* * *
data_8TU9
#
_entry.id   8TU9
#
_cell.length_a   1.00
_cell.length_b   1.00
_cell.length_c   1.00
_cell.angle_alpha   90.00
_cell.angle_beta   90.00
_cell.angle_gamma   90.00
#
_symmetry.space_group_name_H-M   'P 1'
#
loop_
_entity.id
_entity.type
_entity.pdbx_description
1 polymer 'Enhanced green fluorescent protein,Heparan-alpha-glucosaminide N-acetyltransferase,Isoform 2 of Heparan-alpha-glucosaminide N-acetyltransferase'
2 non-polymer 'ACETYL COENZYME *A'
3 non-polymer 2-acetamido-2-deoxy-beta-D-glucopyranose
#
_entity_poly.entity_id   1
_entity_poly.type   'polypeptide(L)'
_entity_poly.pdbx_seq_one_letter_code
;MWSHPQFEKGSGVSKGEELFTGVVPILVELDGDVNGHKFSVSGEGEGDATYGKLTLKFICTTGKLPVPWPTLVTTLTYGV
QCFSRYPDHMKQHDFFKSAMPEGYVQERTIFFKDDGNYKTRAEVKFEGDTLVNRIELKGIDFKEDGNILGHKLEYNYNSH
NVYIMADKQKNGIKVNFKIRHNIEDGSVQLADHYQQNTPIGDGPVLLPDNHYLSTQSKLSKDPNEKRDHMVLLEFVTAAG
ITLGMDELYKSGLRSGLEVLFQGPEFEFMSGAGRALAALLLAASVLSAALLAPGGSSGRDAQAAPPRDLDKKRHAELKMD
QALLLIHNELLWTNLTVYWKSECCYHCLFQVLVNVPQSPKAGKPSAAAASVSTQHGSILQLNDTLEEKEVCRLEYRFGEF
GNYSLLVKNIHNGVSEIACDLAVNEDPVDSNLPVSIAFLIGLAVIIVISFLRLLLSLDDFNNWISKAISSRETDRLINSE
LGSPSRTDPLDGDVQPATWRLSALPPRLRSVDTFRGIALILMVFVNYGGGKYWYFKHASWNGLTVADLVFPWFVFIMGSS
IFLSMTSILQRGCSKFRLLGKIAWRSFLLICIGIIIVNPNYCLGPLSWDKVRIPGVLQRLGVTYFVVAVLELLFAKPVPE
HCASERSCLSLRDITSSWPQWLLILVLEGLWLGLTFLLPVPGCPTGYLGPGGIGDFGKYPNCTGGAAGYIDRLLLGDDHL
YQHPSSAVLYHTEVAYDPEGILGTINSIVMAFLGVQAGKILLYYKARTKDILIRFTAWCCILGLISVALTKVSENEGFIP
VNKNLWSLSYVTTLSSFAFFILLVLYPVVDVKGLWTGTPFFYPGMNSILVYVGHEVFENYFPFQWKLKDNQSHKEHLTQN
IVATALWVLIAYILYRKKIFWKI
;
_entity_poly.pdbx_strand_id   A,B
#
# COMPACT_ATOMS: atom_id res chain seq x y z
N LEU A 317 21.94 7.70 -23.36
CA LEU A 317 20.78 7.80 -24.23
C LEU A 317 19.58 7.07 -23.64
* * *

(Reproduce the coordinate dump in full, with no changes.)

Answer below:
data_8TU9
#
_entry.id   8TU9
#
_cell.length_a   1.00
_cell.length_b   1.00
_cell.length_c   1.00
_cell.angle_alpha   90.00
_cell.angle_beta   90.00
_cell.angle_gamma   90.00
#
_symmetry.space_group_name_H-M   'P 1'
#
loop_
_entity.id
_entity.type
_entity.pdbx_description
1 polymer 'Enhanced green fluorescent protein,Heparan-alpha-glucosaminide N-acetyltransferase,Isoform 2 of Heparan-alpha-glucosaminide N-acetyltransferase'
2 non-polymer 'ACETYL COENZYME *A'
3 non-polymer 2-acetamido-2-deoxy-beta-D-glucopyranose
#
_entity_poly.entity_id   1
_entity_poly.type   'polypeptide(L)'
_entity_poly.pdbx_seq_one_letter_code
;MWSHPQFEKGSGVSKGEELFTGVVPILVELDGDVNGHKFSVSGEGEGDATYGKLTLKFICTTGKLPVPWPTLVTTLTYGV
QCFSRYPDHMKQHDFFKSAMPEGYVQERTIFFKDDGNYKTRAEVKFEGDTLVNRIELKGIDFKEDGNILGHKLEYNYNSH
NVYIMADKQKNGIKVNFKIRHNIEDGSVQLADHYQQNTPIGDGPVLLPDNHYLSTQSKLSKDPNEKRDHMVLLEFVTAAG
ITLGMDELYKSGLRSGLEVLFQGPEFEFMSGAGRALAALLLAASVLSAALLAPGGSSGRDAQAAPPRDLDKKRHAELKMD
QALLLIHNELLWTNLTVYWKSECCYHCLFQVLVNVPQSPKAGKPSAAAASVSTQHGSILQLNDTLEEKEVCRLEYRFGEF
GNYSLLVKNIHNGVSEIACDLAVNEDPVDSNLPVSIAFLIGLAVIIVISFLRLLLSLDDFNNWISKAISSRETDRLINSE
LGSPSRTDPLDGDVQPATWRLSALPPRLRSVDTFRGIALILMVFVNYGGGKYWYFKHASWNGLTVADLVFPWFVFIMGSS
IFLSMTSILQRGCSKFRLLGKIAWRSFLLICIGIIIVNPNYCLGPLSWDKVRIPGVLQRLGVTYFVVAVLELLFAKPVPE
HCASERSCLSLRDITSSWPQWLLILVLEGLWLGLTFLLPVPGCPTGYLGPGGIGDFGKYPNCTGGAAGYIDRLLLGDDHL
YQHPSSAVLYHTEVAYDPEGILGTINSIVMAFLGVQAGKILLYYKARTKDILIRFTAWCCILGLISVALTKVSENEGFIP
VNKNLWSLSYVTTLSSFAFFILLVLYPVVDVKGLWTGTPFFYPGMNSILVYVGHEVFENYFPFQWKLKDNQSHKEHLTQN
IVATALWVLIAYILYRKKIFWKI
;
_entity_poly.pdbx_strand_id   A,B
#
# COMPACT_ATOMS: atom_id res chain seq x y z
N LEU A 317 21.94 7.70 -23.36
CA LEU A 317 20.78 7.80 -24.23
C LEU A 317 19.58 7.07 -23.64